THE Hope candidly recalled that the Naira was a strong currency in the 70s and the 80s. For example, the Naira exchange to the dollar in 1976 wasN0.62; N21.89 in 1997 and N360 in 2018. Now, it has reached a pinnacle of N1000 in 2023. While the Naira has hovered in the valley of the shadow of death for a long while, the dive for the bottomless pit began with the structural adjustment programme. Since then, it had been a journey of no return even with the pegging of the exchange rate by the President Buhari led administration.
WE also understand that one of the conditions for accessing external loans is the devaluation of the nation’s currency. The idea behind currency devaluation is the attraction of foreign direct investment, establishment of foreign countries in Nigeria to benefit from cheap labour, and to discourage the importation of foreign goods into the country. However, we have seen that the reverse of the intentions of the currency devaluation had occurred over the years. Many foreign industries have left the country over the years; foreign direct investment has grown less and Nigeria (ns) having killed the local industries are depending and feasting more on foreign goods. Hence, Nigeria(ns) needed more foreign currencies. As the demand for more foreign currencies soared, so also the exchange rate took a flight.
DESPITE the pegging of the Naira to the dollar; raid on Aboki FX, pegging the number of foreign currencies to be made available to travelers and currently, floating of the Naira, the exchange rate has refused to obey the natural law of gravity. We, submit that the Nigerian government, though in full knowledge of the Naira’s predicament and the cause(s) is yet to take the proactive steps that can ameliorate the downfall of the currency.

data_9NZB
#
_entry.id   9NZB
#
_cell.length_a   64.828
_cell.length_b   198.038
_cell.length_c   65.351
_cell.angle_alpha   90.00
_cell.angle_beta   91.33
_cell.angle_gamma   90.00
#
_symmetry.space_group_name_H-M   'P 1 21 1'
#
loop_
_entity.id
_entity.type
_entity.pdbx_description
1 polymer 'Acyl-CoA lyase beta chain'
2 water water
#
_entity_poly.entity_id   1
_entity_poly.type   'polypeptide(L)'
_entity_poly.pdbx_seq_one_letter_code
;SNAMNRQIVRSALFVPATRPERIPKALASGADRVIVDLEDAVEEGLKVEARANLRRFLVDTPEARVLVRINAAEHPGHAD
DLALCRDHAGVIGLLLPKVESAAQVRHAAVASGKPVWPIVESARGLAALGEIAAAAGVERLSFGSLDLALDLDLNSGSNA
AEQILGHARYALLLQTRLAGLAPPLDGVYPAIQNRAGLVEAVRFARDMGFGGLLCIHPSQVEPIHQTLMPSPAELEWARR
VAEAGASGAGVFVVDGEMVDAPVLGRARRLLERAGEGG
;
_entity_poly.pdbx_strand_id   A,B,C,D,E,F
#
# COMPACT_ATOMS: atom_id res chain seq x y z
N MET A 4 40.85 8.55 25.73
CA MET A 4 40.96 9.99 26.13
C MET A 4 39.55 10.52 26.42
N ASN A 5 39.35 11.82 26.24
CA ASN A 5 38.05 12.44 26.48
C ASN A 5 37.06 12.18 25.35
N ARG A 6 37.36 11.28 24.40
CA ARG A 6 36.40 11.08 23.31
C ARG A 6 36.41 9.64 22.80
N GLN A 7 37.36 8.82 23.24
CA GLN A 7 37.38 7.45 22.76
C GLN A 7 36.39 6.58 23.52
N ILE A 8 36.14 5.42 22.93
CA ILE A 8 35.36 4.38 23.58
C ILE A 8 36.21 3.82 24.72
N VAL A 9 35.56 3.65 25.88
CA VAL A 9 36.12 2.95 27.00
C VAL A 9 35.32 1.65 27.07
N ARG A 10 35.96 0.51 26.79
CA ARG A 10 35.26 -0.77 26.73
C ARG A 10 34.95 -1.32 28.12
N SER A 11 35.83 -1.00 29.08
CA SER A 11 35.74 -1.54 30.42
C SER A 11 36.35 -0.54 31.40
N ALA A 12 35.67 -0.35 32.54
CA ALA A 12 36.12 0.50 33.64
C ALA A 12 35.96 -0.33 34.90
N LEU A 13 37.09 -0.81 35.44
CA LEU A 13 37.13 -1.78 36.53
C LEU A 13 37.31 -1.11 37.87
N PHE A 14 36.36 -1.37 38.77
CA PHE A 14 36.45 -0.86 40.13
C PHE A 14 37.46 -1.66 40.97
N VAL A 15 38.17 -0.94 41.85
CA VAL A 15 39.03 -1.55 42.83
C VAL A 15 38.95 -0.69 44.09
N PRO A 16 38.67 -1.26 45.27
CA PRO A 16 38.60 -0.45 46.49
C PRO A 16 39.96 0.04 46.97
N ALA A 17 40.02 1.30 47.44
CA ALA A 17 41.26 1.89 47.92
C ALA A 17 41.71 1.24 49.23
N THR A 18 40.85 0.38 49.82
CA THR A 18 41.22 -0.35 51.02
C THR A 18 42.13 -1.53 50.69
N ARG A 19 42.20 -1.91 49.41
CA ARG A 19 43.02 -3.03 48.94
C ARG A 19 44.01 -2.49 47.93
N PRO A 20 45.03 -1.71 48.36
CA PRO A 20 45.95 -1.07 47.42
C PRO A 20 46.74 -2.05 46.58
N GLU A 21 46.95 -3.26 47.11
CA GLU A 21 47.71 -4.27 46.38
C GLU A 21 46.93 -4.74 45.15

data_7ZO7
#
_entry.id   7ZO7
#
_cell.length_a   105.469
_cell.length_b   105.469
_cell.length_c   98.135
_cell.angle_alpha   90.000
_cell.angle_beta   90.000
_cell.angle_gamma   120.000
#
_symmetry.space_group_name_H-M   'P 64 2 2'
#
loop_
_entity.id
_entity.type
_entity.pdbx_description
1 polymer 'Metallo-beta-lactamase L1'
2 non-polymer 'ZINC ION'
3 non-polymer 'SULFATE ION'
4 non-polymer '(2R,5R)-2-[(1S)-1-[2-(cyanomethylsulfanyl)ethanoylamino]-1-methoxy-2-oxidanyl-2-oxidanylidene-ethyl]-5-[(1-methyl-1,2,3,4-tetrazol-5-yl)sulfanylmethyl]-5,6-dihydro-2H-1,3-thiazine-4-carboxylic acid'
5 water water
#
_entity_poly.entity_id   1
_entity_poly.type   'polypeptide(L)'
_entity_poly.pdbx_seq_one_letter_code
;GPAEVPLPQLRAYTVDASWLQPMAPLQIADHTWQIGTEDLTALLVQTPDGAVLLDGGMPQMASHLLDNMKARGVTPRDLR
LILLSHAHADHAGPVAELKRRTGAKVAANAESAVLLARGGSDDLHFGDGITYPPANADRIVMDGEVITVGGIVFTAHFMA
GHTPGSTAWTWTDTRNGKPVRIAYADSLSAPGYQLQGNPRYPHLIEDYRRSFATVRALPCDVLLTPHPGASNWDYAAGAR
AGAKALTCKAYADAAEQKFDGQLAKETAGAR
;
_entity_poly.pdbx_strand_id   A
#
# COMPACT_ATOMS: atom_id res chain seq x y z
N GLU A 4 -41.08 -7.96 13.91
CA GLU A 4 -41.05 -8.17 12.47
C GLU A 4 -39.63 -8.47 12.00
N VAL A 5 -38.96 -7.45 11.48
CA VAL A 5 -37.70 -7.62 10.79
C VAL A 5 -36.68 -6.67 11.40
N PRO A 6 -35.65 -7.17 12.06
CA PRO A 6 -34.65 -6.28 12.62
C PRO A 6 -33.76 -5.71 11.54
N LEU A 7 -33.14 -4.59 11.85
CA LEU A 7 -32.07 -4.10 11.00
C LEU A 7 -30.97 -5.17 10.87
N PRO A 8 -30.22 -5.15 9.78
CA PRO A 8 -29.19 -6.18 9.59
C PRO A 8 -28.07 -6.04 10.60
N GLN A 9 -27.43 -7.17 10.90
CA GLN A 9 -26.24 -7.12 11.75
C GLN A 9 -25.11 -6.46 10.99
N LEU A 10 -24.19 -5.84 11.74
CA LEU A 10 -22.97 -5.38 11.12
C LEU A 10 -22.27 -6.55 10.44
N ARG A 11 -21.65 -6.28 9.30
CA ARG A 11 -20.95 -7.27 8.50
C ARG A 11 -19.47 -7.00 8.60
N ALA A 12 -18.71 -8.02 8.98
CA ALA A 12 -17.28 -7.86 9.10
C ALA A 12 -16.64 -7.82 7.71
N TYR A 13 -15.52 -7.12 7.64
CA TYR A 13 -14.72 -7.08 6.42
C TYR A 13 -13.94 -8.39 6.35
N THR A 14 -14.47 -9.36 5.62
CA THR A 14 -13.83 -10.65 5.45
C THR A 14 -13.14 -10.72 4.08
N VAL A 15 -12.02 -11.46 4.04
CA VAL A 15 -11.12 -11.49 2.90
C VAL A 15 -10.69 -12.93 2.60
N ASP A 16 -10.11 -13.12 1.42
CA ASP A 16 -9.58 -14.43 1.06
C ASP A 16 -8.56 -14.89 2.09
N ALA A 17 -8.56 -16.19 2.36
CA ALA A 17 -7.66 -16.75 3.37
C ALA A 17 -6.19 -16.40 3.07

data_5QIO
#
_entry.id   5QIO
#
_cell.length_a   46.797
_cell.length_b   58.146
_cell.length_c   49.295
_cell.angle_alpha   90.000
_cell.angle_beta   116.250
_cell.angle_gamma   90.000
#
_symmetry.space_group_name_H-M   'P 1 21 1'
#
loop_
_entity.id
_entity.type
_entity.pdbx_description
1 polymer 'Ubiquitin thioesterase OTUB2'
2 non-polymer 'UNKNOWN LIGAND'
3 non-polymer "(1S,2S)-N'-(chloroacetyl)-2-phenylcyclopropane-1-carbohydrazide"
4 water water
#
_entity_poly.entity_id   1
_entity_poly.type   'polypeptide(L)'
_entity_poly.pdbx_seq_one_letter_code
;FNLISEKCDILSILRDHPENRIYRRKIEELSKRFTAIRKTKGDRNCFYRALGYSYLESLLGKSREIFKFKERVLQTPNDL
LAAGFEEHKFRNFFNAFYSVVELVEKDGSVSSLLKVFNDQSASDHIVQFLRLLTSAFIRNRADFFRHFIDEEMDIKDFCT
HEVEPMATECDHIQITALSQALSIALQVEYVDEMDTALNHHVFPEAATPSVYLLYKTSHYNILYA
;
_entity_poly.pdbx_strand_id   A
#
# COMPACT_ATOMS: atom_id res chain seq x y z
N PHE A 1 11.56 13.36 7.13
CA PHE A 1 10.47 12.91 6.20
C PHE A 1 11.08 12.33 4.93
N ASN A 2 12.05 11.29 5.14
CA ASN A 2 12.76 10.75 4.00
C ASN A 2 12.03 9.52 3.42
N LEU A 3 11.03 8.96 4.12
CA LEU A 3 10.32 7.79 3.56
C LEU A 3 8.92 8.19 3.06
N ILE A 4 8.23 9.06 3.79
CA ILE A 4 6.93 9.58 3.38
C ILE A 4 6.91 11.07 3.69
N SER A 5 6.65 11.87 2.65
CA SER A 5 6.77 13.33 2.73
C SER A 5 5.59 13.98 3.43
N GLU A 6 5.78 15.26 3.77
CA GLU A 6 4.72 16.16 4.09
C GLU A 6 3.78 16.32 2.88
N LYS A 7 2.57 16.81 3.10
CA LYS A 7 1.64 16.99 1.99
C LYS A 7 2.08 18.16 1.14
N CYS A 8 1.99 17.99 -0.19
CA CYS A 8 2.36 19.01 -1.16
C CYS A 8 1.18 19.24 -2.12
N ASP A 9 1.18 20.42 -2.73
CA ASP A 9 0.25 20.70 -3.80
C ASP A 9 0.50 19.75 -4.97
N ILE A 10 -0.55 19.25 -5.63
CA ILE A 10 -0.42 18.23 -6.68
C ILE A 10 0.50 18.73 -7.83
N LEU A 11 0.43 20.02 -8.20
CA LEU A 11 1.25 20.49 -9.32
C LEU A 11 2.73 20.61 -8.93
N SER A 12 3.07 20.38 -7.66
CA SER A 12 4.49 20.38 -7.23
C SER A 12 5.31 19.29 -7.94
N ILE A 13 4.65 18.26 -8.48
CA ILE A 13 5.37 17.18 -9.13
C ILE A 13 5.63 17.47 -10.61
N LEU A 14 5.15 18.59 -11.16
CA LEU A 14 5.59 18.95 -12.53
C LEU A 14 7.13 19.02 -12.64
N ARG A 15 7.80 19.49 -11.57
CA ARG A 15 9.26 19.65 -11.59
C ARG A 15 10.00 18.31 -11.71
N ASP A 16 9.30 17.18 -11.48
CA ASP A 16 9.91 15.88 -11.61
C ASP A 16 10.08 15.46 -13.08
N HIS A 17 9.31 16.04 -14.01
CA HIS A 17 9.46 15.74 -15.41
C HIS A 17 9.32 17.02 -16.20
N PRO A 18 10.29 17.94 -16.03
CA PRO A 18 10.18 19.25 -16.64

FOR example, there is a substantial difference between Nigeria’s total exports and imports with her five most economic related nations. Exports to the five export destinations (USA, Spain, France, India and Netherlands) in the first quarter of 2023 stood at N837.65billion while the total imports from the five major importing countries (India, Netherlands, China, Belgium and USA) was N3,101.42billion. Of these, imports of crude oil derivatives (PMS and Gas)wereN1.964.86billion. This shows that Nigeria(ns) spend(s) more of foreign currencies than earned, hence the demand for it soars leading to the increases in the foreign exchange value. Given this, it would be a wrong approach for both the government and the governed; to pursue policies that seek to reduce the exchange rate without combating the trade imbalances.
THE only solution to the downfall of the Naira is the reduction in the demand for foreign currencies through the reduction of imports. This can be achieved with the country’s possession of a functioning and reliable refinery. Since 1999, the federal government had succumbed to the lies that such a feat was unachievable as the nation could have built more than three new refineries since we got ‘independence’ from the military. However, kleptomaniac and spendthrift leadership has robbed the nation of this attainment. Government should look at areas where the spending of international currencies can be curtailed. For example, why should we even import the Naira that we spend? Nigeria could revive and own the national carrier for international flights, have a national cargo airline, and consciously invest in the import substitution enterprises in Nigeria.
FURTHERMORE there is the need to create an enabling environment that would facilitate the domiciliation of foreign companies in Nigeria. This would reduce the cost of production, demand for foreign currencies and increase the nation’s earning of foreign currencies. Enabling environment could be created by improving on our electricity supply; provision of prompt and effective national security as well as the provision of more incentives that reduce production cost.
IN addition, instead of fighting ASUU and other education related unions, government at all levels should listen, for once, invest and revive the education sector. Between January and September, Nigerians spent$1.38 billion on foreign education. This huge demand for foreign currency of course contributed to the fallen value of our Naira. This exodus of funds and people could have been averted if only the country had saved her education system from imminent collapse.
WHILE we insist that corruption and money laundering must be tackled to a standstill, there is a need to also admonish Nigerians to curtail their desire for foreign goods and services, especially when the local produce could as well satisfy their needs. The Hope believes that it is not too late to save the Naira.